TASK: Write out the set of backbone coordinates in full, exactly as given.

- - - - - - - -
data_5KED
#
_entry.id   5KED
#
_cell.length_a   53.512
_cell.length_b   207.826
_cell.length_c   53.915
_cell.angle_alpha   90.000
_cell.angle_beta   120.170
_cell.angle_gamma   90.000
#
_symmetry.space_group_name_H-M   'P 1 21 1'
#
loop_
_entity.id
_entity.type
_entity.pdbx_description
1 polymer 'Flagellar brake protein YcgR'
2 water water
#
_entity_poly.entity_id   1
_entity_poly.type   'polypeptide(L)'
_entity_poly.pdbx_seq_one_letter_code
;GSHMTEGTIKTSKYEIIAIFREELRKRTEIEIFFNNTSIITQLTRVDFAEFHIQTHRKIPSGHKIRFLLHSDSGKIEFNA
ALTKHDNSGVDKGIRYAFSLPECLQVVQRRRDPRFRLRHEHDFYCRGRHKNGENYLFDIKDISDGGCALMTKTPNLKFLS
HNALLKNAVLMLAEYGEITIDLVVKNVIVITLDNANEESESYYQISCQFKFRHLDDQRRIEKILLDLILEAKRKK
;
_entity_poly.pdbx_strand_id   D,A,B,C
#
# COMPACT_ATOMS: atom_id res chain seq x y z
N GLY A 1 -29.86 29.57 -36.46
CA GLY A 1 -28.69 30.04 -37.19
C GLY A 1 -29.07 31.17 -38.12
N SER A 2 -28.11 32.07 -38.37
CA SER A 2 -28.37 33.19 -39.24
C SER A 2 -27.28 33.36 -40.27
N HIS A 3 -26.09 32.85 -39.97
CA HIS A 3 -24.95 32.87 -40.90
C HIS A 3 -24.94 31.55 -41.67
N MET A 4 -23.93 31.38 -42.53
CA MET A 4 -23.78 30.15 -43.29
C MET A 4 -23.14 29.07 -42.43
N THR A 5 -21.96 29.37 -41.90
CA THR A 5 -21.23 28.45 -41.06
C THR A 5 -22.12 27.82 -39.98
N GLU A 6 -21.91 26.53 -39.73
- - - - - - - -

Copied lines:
data_5KED
#
_entry.id   5KED
#
_cell.length_a   53.512
_cell.length_b   207.826
_cell.length_c   53.915
_cell.angle_alpha   90.000
_cell.angle_beta   120.170
_cell.angle_gamma   90.000
#
_symmetry.space_group_name_H-M   'P 1 21 1'
#
loop_
_entity.id
_entity.type
_entity.pdbx_description
1 polymer 'Flagellar brake protein YcgR'
2 water water
#
_entity_poly.entity_id   1
_entity_poly.type   'polypeptide(L)'
_entity_poly.pdbx_seq_one_letter_code
;GSHMTEGTIKTSKYEIIAIFREELRKRTEIEIFFNNTSIITQLTRVDFAEFHIQTHRKIPSGHKIRFLLHSDSGKIEFNA
ALTKHDNSGVDKGIRYAFSLPECLQVVQRRRDPRFRLRHEHDFYCRGRHKNGENYLFDIKDISDGGCALMTKTPNLKFLS
HNALLKNAVLMLAEYGEITIDLVVKNVIVITLDNANEESESYYQISCQFKFRHLDDQRRIEKILLDLILEAKRKK
;
_entity_poly.pdbx_strand_id   D,A,B,C
#
# COMPACT_ATOMS: atom_id res chain seq x y z
N GLY A 1 -29.86 29.57 -36.46
CA GLY A 1 -28.69 30.04 -37.19
C GLY A 1 -29.07 31.17 -38.12
N SER A 2 -28.11 32.07 -38.37
CA SER A 2 -28.37 33.19 -39.24
C SER A 2 -27.28 33.36 -40.27
N HIS A 3 -26.09 32.85 -39.97
CA HIS A 3 -24.95 32.87 -40.90
C HIS A 3 -24.94 31.55 -41.67
N MET A 4 -23.93 31.38 -42.53
CA MET A 4 -23.78 30.15 -43.29
C MET A 4 -23.14 29.07 -42.43
N THR A 5 -21.96 29.37 -41.90
CA THR A 5 -21.23 28.45 -41.06
C THR A 5 -22.12 27.82 -39.98
N GLU A 6 -21.91 26.53 -39.73